In his classic book on English soccer hooligans, Among the Thugs, the author Bill Buford suggested that violence among English soccer fans in the 1980s had its roots in a displaced and unsatisfied need for mass conflict. A people who had for centuries fought wars among themselves, with neighbors and in the far corners of the globe, found in hooliganism a new source for the adrenaline generated by being part of a violent mob. That may also be true, but sometimes the parallels with war originate with what happens on the field.
It is a small hut in the Chiemgau Alps, about an hour's drive east of Munich. Hikers and mountain bikers love to take a break there and have a big glass of beer or of some kind of more isotonic thirst quencher. But on Sunday, the day of Germany's final in the soccer World Cup, the hut was closed. It had a little piece of paper pinned to its door which read Geschlossen wegen Schland -- "closed due to Schland." Passersby understood and smiled. It says a lot about Germany, or rather the very Germany that won this year's title: a Germany completely different from the ones that won the trophy in 1954, 1974, and 1990.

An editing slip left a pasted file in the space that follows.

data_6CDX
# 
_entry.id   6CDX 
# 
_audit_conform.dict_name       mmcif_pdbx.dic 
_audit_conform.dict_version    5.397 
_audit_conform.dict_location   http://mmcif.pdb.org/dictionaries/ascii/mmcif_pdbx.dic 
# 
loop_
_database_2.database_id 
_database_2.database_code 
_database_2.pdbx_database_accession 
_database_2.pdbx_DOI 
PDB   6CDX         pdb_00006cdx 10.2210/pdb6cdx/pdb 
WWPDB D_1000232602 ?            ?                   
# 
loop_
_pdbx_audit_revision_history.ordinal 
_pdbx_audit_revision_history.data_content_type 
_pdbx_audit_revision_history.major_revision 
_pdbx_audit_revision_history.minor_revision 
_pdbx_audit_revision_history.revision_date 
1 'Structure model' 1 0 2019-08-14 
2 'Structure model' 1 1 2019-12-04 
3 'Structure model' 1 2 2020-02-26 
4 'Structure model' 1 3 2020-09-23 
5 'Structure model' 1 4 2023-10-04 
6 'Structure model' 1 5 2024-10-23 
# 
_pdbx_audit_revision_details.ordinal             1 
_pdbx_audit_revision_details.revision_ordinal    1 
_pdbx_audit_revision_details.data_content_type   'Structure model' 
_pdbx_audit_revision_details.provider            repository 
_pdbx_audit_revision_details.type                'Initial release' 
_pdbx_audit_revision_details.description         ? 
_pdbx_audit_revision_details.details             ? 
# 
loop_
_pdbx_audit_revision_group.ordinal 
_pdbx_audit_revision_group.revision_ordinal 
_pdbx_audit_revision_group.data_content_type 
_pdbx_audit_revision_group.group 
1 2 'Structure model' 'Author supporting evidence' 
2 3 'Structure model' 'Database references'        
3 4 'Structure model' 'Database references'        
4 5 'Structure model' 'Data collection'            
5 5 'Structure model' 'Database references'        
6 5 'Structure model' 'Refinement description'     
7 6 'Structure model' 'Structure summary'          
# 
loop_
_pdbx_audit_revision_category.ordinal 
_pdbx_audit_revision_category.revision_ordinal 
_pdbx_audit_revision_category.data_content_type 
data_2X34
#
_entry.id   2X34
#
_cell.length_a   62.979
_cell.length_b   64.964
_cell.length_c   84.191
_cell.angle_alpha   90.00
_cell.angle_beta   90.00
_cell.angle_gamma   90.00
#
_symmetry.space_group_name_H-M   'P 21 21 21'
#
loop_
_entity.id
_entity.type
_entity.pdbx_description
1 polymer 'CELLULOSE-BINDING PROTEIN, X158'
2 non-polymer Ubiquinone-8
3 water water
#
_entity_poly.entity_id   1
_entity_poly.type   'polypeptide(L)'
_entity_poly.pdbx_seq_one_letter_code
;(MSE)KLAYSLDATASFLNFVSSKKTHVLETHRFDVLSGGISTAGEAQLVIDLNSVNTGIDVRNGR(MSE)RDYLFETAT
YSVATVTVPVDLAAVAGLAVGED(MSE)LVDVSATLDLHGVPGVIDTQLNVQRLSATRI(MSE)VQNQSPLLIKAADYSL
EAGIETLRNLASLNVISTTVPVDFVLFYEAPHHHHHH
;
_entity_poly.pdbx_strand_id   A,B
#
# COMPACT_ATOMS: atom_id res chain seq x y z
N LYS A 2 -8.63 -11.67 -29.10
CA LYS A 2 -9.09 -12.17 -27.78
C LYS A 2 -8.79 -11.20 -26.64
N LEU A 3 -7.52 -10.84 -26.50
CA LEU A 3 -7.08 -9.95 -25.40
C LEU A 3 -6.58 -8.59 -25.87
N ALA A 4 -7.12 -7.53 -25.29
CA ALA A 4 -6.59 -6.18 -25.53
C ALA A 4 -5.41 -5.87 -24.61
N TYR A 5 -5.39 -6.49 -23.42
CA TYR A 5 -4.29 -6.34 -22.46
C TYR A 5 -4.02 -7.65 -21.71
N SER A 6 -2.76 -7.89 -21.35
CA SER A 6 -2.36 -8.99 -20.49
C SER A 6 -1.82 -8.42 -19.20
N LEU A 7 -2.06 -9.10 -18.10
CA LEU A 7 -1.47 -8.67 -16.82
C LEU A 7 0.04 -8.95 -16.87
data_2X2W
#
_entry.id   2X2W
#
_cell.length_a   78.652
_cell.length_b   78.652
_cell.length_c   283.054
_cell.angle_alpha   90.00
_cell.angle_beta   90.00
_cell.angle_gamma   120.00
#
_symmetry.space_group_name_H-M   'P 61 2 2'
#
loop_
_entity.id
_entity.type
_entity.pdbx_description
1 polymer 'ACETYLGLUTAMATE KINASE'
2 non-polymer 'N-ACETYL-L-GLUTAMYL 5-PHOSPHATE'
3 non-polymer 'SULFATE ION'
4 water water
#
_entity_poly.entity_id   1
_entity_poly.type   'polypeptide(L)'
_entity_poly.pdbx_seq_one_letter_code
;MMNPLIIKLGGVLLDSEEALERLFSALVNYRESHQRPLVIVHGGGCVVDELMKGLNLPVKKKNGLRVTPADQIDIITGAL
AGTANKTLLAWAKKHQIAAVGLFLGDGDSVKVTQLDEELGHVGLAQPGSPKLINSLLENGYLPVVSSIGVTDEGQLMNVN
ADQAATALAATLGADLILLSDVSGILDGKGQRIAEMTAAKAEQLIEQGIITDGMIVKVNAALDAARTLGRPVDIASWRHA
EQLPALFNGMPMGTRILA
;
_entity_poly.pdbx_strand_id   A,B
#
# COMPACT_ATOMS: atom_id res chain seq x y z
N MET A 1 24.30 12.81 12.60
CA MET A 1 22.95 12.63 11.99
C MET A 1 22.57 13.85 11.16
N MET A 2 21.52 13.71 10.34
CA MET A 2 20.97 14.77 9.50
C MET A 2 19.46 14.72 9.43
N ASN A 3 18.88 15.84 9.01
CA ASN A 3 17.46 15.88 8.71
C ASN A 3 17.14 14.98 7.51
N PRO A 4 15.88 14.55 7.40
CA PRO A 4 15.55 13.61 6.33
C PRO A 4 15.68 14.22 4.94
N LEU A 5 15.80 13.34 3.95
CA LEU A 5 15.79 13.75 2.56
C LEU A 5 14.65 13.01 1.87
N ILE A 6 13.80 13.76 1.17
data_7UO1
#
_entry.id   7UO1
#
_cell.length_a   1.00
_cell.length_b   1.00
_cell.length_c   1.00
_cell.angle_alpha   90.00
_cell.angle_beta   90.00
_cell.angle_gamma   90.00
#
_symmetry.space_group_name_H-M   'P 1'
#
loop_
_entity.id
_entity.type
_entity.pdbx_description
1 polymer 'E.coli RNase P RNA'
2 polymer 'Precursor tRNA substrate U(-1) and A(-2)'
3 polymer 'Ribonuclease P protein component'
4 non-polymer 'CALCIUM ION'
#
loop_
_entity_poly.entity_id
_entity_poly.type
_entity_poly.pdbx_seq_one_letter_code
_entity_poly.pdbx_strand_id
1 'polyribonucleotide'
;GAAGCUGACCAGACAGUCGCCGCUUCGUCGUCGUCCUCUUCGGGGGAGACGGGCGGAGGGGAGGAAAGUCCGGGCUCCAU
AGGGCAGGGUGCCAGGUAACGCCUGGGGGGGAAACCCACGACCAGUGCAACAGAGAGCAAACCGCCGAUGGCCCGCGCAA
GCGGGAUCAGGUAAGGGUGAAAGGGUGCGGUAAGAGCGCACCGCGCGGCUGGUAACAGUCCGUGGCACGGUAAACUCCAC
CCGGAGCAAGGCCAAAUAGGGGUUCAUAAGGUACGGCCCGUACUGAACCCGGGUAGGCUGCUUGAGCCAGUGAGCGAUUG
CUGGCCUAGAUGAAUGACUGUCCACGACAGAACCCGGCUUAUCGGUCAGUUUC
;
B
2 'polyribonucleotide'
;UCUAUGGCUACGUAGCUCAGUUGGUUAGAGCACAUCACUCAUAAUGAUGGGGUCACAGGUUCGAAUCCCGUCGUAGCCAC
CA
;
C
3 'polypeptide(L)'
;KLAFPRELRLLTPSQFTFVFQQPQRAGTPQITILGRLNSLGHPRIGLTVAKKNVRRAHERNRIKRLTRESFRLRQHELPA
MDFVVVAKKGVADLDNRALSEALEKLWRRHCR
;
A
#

Does the Argentine soccer team dance around its opponents to the rhythm of el tango? If so, they have the Germans to thank for it. For it was Heinrich Band, a little salesman from the Ruhr town of Krefeld who, in the mid-19th century, invented with the bandoneón, the very instrument that German sailors later on took to Buenos Aires and which, with its weeping sound, became emblematic of the tango. In fact, the two countries are so connected that Germans might almost root for Argentina -- almost.
Argentina is not known in the world for economic management. But its road to the final game of the World Cup is indeed a lesson in economics. Far away from the larger-than-life epic style (on and off the field) of Diego Armando Maradona who took the country to the final stage in 1986 and 1990, Lionel Messi's team arrives at the 2014 finals by rather the opposite road.